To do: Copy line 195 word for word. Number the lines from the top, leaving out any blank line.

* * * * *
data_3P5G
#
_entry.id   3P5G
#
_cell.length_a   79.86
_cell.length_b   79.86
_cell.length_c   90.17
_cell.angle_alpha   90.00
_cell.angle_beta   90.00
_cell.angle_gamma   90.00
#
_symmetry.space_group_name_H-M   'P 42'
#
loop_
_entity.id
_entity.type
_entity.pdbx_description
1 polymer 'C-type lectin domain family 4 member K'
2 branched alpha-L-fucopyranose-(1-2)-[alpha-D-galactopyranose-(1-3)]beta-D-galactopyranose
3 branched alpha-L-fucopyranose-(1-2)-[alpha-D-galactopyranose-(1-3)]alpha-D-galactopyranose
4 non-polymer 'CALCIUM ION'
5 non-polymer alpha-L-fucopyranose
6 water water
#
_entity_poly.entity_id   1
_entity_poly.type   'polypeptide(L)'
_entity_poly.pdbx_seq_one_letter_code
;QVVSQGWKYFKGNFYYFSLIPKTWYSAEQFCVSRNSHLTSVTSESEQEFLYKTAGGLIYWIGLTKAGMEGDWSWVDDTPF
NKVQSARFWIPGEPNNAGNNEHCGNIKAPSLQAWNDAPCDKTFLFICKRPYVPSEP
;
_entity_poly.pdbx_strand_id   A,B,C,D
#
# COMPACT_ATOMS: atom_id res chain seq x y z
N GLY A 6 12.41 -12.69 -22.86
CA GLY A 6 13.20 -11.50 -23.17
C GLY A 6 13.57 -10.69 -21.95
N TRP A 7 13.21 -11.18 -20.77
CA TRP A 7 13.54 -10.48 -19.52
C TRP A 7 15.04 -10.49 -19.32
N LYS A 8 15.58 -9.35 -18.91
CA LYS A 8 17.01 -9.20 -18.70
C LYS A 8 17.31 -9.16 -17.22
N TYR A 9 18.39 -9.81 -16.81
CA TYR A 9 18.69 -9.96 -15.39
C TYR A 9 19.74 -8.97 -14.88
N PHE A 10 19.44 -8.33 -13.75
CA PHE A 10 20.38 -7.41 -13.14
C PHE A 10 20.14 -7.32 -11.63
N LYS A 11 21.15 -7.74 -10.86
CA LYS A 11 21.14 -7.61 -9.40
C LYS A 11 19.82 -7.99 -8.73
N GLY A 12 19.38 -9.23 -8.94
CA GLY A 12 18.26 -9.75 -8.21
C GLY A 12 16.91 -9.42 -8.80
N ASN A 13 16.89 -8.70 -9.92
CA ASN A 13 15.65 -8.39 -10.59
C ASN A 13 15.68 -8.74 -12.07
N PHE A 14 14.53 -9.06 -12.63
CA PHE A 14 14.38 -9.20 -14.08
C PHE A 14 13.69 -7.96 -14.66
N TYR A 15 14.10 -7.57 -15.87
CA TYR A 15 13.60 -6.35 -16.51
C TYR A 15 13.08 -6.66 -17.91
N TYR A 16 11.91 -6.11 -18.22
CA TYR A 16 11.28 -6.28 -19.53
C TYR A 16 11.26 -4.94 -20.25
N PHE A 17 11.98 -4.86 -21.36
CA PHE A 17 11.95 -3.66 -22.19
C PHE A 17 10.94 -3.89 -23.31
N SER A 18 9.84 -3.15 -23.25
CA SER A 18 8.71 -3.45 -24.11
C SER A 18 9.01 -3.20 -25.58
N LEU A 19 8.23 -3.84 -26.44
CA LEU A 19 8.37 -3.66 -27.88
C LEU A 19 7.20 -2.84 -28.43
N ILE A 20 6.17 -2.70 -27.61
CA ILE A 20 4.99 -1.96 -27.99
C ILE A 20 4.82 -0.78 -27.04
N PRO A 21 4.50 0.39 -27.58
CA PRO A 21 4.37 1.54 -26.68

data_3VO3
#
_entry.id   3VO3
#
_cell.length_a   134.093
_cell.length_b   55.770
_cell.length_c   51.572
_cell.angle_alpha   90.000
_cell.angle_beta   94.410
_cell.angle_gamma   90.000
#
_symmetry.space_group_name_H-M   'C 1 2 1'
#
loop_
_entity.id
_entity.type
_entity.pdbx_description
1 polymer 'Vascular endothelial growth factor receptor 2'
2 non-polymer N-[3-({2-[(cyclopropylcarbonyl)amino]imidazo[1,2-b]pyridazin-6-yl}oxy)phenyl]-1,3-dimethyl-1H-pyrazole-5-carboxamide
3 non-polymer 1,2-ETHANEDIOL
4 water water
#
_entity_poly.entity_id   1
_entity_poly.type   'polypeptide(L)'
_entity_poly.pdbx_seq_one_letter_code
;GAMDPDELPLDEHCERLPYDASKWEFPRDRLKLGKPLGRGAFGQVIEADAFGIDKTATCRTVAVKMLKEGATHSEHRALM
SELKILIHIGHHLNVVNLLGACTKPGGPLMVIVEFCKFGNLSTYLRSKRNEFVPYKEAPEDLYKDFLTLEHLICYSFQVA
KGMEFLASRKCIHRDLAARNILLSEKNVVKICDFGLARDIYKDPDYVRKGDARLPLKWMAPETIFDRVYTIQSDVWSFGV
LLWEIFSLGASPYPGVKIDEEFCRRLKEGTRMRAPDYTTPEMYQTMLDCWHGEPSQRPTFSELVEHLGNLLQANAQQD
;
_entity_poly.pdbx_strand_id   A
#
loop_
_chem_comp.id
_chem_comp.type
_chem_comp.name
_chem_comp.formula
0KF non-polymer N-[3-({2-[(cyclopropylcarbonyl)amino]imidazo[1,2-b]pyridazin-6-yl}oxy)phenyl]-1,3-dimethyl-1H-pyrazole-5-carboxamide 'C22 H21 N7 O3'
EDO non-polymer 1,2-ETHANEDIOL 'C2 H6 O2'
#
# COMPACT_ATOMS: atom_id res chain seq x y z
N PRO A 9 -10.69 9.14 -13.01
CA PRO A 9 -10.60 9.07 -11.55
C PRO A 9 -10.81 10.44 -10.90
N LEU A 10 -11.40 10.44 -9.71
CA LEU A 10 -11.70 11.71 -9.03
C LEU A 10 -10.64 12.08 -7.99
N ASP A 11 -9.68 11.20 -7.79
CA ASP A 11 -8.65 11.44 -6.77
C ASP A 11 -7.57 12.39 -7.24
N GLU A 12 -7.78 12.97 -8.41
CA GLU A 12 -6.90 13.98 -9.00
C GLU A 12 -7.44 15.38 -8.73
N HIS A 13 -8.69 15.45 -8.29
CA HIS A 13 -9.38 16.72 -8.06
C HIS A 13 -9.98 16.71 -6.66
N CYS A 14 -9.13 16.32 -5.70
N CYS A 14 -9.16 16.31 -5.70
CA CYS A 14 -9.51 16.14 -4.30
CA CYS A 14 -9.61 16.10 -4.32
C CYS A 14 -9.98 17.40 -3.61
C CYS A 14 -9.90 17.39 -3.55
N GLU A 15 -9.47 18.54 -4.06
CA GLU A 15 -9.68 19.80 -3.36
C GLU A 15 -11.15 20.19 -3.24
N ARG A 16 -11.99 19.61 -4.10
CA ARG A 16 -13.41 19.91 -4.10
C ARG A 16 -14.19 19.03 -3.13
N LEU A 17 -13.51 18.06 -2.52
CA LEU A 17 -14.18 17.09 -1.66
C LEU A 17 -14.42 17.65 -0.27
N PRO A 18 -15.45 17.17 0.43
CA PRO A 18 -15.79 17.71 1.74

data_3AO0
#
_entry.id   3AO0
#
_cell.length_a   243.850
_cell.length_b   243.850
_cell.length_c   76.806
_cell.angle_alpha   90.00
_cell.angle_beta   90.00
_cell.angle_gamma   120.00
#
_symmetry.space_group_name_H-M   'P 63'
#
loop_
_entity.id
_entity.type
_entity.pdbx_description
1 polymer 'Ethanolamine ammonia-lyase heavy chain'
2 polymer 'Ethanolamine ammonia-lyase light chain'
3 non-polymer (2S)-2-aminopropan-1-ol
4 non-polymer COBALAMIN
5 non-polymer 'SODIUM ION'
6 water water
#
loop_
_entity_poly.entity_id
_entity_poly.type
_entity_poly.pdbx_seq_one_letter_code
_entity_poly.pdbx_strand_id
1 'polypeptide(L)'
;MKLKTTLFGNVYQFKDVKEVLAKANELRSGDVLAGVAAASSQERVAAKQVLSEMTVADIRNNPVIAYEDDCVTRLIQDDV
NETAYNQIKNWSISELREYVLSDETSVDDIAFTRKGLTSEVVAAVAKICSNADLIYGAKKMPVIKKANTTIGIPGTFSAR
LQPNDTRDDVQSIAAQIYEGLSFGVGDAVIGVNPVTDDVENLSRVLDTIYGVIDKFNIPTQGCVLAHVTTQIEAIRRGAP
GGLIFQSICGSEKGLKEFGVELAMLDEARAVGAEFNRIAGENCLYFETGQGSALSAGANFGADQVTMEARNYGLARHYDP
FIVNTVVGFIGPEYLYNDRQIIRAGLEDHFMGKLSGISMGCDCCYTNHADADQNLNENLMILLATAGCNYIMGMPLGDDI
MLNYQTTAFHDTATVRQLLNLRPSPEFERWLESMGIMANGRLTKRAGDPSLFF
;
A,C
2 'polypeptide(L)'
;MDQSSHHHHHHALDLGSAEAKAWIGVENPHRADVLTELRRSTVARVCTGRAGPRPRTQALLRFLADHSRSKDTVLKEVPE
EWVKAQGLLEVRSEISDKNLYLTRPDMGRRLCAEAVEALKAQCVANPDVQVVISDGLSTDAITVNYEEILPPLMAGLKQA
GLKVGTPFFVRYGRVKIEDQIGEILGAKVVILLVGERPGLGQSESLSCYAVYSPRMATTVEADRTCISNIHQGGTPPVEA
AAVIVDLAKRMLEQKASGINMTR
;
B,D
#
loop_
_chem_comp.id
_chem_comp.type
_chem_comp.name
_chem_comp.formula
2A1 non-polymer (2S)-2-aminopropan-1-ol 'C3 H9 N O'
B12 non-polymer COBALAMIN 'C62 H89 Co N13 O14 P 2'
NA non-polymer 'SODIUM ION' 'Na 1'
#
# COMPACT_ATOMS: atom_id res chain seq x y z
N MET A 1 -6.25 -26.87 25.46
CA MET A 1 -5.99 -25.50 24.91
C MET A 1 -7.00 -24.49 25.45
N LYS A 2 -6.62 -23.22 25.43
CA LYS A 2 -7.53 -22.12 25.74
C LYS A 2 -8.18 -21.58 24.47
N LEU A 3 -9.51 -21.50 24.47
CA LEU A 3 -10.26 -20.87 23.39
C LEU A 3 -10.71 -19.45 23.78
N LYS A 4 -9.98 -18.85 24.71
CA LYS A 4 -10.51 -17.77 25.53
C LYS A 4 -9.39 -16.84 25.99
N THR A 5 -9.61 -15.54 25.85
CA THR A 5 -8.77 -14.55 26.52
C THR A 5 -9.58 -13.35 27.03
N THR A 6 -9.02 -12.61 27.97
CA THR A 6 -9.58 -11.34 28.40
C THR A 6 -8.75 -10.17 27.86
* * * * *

GLKVGTPFFVRYGRVKIEDQIGEILGAKVVILLVGERPGLGQSESLSCYAVYSPRMATTVEADRTCISNIHQGGTPPVEA